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Murdered Limerick criminal acquired houses through proceeds of crime, court rules

Keane was kidnapped and murdered in January 2003 by members of a rival Limerick crime gang.

Image: Rollingnews.ie

THE HIGH COURT has ruled that two houses in Limerick City linked to murdered criminal Kieran Keane were acquired with the proceeds of crime.

Keane was kidnapped and then murdered on January 29, 2003 by members of the Dundon-McCarthys, an opposing Limerick based crime gang.

Keane was a leading member of the Keane organised crime gang and was involved in violent crime including the murder of rival criminals and the sale and supply of illegal drugs.

Five men were subsequently convicted and jailed for Keane’s murder.

In High Court proceedings following an ongoing investigation, the Criminal Assets Bureau claimed that two houses located St Munchin Street, St Mary’s Park in Limerick were acquired by Keane, whose widow Sophie became the beneficial owner.

In a claim against Sophie Keane, with an address at Garryowen in Co Limerick, CAB sought various orders under Section 3 of the 1996 Proceeds of Crime Act that the properties were acquired with the proceeds of crime.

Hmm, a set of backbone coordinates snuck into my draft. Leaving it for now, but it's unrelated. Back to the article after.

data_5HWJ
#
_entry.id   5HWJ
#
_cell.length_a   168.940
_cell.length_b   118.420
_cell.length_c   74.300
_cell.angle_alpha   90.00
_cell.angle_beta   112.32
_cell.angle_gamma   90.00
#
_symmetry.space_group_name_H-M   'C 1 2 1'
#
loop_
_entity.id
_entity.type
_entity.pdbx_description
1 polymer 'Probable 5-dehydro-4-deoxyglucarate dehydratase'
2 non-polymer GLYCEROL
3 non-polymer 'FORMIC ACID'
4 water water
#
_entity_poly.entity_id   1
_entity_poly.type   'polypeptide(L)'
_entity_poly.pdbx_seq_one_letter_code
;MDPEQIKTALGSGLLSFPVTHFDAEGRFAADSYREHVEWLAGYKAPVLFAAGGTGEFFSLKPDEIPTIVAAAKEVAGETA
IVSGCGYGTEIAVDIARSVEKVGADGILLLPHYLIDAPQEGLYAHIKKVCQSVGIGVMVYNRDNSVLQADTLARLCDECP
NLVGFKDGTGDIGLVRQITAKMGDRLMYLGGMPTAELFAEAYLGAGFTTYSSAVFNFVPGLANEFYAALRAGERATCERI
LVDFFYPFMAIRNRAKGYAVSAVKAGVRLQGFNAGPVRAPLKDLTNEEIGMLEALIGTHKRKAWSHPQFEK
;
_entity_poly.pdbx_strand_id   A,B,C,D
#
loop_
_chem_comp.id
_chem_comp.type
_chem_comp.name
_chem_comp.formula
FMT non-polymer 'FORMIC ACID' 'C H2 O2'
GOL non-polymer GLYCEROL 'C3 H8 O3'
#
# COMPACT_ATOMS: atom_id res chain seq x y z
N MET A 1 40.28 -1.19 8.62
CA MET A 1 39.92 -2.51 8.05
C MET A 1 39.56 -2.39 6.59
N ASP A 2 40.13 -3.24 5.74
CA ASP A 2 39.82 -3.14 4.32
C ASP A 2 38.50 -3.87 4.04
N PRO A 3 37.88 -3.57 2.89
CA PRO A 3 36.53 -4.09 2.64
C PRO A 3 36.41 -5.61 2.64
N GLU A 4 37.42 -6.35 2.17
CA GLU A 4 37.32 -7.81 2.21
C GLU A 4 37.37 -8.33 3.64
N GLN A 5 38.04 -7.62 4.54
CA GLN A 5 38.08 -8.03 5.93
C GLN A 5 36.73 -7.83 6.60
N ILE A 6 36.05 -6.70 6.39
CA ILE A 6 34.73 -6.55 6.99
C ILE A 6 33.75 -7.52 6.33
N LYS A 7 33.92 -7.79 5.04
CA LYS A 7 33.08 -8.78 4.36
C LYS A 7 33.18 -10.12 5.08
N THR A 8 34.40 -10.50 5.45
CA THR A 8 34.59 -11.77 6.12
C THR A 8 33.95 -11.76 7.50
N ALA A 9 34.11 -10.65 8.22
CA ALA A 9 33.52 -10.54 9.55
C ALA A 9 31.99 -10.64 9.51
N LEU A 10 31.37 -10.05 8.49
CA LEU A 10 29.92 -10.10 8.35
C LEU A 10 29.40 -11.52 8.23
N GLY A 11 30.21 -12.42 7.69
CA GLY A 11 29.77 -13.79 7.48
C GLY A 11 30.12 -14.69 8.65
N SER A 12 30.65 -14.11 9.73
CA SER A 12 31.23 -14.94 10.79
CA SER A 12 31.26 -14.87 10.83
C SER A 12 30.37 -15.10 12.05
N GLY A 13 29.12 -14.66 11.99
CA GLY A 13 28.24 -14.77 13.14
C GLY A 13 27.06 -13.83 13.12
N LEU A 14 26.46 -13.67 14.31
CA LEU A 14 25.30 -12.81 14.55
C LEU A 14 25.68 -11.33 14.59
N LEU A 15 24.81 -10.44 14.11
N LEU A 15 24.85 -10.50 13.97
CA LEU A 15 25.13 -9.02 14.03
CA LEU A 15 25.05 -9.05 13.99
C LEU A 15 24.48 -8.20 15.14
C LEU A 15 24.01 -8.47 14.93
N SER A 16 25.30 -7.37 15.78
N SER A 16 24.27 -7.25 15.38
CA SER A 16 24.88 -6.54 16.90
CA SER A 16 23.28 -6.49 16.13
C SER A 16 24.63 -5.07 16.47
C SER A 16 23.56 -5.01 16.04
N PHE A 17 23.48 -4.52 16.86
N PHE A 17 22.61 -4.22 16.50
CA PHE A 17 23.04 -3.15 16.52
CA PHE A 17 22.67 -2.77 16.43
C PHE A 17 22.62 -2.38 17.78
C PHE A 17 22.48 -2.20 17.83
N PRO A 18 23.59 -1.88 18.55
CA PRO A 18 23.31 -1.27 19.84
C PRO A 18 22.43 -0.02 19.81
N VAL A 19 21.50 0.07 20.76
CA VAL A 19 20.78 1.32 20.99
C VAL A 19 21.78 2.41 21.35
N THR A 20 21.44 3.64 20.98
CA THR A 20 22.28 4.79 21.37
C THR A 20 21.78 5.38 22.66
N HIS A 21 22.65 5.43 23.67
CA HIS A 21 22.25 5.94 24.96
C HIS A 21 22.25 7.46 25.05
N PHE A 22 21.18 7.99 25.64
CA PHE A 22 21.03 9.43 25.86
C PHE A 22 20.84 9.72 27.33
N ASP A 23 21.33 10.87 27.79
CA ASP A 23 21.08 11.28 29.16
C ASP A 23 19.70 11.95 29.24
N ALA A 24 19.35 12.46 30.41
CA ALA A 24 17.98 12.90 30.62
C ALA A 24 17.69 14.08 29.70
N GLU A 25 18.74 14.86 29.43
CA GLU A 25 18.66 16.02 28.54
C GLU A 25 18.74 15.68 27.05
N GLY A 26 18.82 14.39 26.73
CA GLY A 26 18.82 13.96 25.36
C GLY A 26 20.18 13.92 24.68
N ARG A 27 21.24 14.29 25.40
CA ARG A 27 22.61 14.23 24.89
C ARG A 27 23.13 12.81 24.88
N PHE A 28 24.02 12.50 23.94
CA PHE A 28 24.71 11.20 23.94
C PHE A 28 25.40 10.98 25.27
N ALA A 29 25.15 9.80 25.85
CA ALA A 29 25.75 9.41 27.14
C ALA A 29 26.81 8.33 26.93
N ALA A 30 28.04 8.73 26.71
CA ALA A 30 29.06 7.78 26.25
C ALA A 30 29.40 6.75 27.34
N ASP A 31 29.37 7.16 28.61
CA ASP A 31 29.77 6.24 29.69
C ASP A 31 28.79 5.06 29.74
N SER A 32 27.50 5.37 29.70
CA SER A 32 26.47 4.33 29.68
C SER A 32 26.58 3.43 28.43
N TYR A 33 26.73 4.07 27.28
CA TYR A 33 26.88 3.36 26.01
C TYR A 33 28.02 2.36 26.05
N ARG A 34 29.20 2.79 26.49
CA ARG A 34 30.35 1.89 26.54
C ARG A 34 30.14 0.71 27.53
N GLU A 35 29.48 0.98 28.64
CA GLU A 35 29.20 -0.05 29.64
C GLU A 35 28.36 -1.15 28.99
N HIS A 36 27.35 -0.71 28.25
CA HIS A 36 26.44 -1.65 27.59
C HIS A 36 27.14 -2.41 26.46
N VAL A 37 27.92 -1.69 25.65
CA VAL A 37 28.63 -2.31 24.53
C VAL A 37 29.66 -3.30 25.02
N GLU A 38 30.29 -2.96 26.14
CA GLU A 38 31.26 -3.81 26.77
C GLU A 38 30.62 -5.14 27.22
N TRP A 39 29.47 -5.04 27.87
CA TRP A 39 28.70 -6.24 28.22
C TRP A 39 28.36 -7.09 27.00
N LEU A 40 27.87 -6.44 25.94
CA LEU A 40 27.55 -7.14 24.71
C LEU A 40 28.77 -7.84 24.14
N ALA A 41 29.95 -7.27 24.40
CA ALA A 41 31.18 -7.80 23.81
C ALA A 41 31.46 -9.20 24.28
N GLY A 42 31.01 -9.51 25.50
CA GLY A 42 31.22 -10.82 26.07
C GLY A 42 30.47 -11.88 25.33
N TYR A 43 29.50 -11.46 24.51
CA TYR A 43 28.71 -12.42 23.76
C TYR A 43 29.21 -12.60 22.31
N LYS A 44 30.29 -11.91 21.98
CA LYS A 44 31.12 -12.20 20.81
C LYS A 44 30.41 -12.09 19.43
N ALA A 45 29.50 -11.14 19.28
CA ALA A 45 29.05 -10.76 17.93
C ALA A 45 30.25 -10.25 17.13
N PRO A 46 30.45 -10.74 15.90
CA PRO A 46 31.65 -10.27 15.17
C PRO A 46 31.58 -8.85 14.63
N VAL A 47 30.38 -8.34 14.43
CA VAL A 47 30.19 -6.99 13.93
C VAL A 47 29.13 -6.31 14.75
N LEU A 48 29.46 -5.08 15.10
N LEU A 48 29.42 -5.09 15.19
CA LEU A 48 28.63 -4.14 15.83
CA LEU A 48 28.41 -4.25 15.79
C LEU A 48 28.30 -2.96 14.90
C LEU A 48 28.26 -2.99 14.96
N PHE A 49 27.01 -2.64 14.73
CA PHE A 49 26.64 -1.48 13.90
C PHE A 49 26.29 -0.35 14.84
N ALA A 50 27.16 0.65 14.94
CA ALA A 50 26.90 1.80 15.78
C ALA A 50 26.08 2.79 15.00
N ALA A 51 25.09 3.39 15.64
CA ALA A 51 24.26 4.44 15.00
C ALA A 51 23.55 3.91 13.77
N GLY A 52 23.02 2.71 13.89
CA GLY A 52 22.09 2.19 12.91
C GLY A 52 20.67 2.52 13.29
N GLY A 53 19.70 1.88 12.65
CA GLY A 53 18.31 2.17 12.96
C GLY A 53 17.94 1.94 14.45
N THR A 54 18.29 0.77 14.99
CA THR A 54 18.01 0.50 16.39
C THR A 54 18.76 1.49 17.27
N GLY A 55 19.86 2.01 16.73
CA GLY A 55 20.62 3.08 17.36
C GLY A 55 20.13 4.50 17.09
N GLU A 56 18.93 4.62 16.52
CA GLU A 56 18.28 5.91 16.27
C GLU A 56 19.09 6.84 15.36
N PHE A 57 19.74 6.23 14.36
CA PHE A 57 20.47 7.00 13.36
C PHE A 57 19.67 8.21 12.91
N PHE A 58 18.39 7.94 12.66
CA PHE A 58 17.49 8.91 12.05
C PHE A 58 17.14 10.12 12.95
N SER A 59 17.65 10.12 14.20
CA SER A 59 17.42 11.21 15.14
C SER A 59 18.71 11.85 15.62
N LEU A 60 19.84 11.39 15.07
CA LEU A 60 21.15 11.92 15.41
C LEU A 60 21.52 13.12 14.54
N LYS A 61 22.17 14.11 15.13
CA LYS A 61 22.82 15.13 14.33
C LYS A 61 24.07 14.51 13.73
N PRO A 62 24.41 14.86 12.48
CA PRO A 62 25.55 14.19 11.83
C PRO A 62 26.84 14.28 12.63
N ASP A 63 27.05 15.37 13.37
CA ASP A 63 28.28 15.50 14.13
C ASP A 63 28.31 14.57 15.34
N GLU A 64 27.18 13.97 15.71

Neither the late Kieran Keane nor his wife had a legitimate source of income that could have generated the cash to purchase the properties, CAB claimed.

The court heard that Ms Keane had voluntarily come to CAB and offered the properties up for seizure.

CAB claimed that this came about due to it pursuing her in relation to debts owed to Revenue following the registration of judgements against her and her assets.

The properties were acquired in 1996 and 2001 for approximately IR£51,000 in total, but were not registered in the Keanes’ names.

The properties in question are three-bedroomed terraces houses, with one adjoining a small commercial premises, which formerly operated as a takeaway restaurant.

Both have been vacant for some time.

CAB claimed that Keane, using funds obtained through his criminal activities, paid for them in cash and left the properties in the name of the vendor or registered in the name of people who had no real interests in the properties.

It also claimed that one of the methods used by the Keane criminal gang to launder the proceeds of their criminal activities was to purchase properties, which had been designated for regeneration, in parts of Limerick for cash.

This was done in order to hide the true identity of their true ownership. In some cases owners were intimidated or forced out of their homes, CAB contended.

In a statement to Gardai, Ms Keane confirmed that she did not know where her late husband would have found the money to purchase the properties.

The orders, which were not contested, were made by Ms Justice Carmel Stewart, who said she was satisfied from the evidence before the court that the properties were acquired with the proceeds of crime.

No other party made a claim in respect of the properties, she noted.

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Aodhan O Faolain

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